Fibromyalgia is a chronic health condition that causes pain and tenderness all over the body. The condition is believed to amplify painful sensations by affecting how the brain and spinal cord process signals. Symptoms may appear gradually over time or after an event like physical trauma, surgery, infection, or significant psychological stress.
Women are more likely to develop fibromyalgia than men. Those with the condition may also experience tension headaches, temporomandibular joint disorders, irritable bowel syndrome, anxiety, and depression.
Although there is no cure for fibromyalgia, various medications can help control symptoms. Exercise, relaxation, and stress-reduction techniques may also be effective in managing the condition.
Fibromyalgia’s main signs and symptoms include:
- Widespread pain. The pain associated with fibromyalgia is typically described as a persistent, dull ache that has lasted for at least three months. For the pain to be classified as widespread, it must affect both sides of the body and occur both above and below the waist.
- Fatigue. People with fibromyalgia often wake up feeling tired, even though they report having slept for long periods of time. Sleep is frequently disrupted by pain, and many patients with fibromyalgia also have other sleep disorders, such as restless legs syndrome and sleep apnea.
- Cognitive difficulties. The “fibro fog” symptom makes it difficult to concentrate, pay attention, and focus on mental work.
Frequently, fibromyalgia coexists with additional conditions, such as:
- Depression or anxiety
- Migraine and other types of headaches
- Painful bladder syndrome or interstitial cystitis
- Temporomandibular joint disorders
- Irritable Bowel Syndrome (IBS)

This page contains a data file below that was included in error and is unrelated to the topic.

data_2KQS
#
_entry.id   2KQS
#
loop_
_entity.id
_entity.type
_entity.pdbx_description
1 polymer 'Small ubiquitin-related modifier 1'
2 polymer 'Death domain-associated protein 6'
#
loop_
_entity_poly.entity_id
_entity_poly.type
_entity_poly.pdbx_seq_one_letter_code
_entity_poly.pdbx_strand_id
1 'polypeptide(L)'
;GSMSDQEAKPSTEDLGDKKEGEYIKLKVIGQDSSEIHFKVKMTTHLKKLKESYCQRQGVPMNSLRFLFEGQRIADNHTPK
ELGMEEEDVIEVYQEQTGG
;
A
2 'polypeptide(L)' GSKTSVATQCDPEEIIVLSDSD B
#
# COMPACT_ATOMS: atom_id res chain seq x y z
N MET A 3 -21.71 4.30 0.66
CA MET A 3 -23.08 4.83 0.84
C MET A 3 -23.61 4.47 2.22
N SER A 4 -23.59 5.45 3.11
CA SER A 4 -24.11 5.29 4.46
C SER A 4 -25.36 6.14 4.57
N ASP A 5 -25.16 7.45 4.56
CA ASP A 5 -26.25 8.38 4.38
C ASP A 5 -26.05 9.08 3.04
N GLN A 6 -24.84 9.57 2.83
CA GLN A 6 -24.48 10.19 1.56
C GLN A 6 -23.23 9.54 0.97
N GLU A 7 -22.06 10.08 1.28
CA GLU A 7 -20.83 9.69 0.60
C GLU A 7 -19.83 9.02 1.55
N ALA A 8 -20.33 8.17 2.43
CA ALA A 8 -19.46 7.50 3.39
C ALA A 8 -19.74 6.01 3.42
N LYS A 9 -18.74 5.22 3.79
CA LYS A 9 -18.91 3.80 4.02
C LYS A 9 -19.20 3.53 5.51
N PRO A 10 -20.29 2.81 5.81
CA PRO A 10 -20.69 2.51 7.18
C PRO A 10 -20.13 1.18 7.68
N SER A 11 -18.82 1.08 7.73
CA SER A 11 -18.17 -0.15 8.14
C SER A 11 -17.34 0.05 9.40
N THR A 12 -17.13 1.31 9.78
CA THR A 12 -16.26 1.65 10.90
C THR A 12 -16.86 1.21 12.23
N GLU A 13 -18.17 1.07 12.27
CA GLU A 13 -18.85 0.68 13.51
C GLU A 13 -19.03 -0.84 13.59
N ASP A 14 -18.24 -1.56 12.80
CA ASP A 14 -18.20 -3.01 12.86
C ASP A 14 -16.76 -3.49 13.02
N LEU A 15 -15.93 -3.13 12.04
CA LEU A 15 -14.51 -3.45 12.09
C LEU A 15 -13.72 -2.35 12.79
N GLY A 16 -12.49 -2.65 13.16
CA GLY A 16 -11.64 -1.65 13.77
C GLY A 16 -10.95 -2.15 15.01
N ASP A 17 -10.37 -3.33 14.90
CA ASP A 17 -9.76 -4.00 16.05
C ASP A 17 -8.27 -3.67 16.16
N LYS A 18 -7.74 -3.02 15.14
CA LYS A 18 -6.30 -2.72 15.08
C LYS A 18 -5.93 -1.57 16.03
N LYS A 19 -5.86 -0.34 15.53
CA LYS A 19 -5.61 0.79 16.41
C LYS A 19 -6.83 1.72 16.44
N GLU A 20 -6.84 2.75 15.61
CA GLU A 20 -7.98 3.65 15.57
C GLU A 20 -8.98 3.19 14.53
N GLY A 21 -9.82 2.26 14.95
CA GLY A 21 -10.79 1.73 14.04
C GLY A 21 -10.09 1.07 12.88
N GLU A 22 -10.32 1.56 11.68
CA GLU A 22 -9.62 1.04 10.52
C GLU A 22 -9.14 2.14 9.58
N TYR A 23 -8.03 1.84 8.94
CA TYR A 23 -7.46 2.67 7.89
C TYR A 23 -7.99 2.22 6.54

- Chronic fatigue syndrome
- Postural tachycardia syndrome
Fibromyalgia is a condition where people are more sensitive to pain due to changes in the brain and spinal cord caused by repeated nerve stimulation. This change is characterized by increased levels of certain chemicals in the brain that signal pain, and pain receptors that become sensitized and overreact to both painful and non-painful signals. The cause of fibromyalgia is not fully understood, but genetic mutations in the genes responsible for forming neurotransmitters that transmit and receive pain signals in the brain may play a role.
These alterations are probably caused by a variety of reasons, including:
- Genetics. Given that fibromyalgia frequently runs in families, specific genetic alterations might increase your risk of getting the condition.
- Infections. Some diseases seem to cause or worsen fibromyalgia.
- Physical or emotional events. A physical occurrence, such a vehicle accident, may occasionally cause fibromyalgia to develop. The disorder may also be brought on by persistent psychological stress.
Fibromyalgia risk factors include:
- Gender. Women are diagnosed with fibromyalgia more frequently than males.
- Family history. If your parent or sibling has fibromyalgia, you might be more likely to get it yourself.
- Other disorders. You may have a higher risk of developing fibromyalgia if you have lupus, rheumatoid arthritis, or osteoarthritis.